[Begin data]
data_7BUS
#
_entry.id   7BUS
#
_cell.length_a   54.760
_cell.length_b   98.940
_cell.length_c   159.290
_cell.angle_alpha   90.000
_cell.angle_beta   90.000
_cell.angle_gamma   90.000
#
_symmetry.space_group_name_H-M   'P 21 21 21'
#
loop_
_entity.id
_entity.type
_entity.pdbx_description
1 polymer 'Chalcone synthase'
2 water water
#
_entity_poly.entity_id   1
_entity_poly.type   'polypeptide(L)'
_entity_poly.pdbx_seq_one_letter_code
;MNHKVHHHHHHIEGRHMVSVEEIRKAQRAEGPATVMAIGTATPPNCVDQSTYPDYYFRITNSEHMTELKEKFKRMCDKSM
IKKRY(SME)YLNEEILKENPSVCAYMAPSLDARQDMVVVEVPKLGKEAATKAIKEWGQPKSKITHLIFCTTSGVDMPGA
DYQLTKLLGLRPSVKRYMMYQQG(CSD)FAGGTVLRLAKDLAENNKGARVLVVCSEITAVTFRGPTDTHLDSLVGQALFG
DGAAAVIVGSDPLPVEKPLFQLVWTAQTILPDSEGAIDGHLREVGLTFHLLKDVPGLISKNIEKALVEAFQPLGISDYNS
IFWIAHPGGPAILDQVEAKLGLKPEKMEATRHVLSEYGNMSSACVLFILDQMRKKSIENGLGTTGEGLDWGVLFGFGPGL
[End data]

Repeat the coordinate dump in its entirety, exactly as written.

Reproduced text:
data_7BUS
#
_entry.id   7BUS
#
_cell.length_a   54.760
_cell.length_b   98.940
_cell.length_c   159.290
_cell.angle_alpha   90.000
_cell.angle_beta   90.000
_cell.angle_gamma   90.000
#
_symmetry.space_group_name_H-M   'P 21 21 21'
#
loop_
_entity.id
_entity.type
_entity.pdbx_description
1 polymer 'Chalcone synthase'
2 water water
#
_entity_poly.entity_id   1
_entity_poly.type   'polypeptide(L)'
_entity_poly.pdbx_seq_one_letter_code
;MNHKVHHHHHHIEGRHMVSVEEIRKAQRAEGPATVMAIGTATPPNCVDQSTYPDYYFRITNSEHMTELKEKFKRMCDKSM
IKKRY(SME)YLNEEILKENPSVCAYMAPSLDARQDMVVVEVPKLGKEAATKAIKEWGQPKSKITHLIFCTTSGVDMPGA
DYQLTKLLGLRPSVKRYMMYQQG(CSD)FAGGTVLRLAKDLAENNKGARVLVVCSEITAVTFRGPTDTHLDSLVGQALFG
DGAAAVIVGSDPLPVEKPLFQLVWTAQTILPDSEGAIDGHLREVGLTFHLLKDVPGLISKNIEKALVEAFQPLGISDYNS
IFWIAHPGGPAILDQVEAKLGLKPEKMEATRHVLSEYGNMSSACVLFILDQMRKKSIENGLGTTGEGLDWGVLFGFGPGL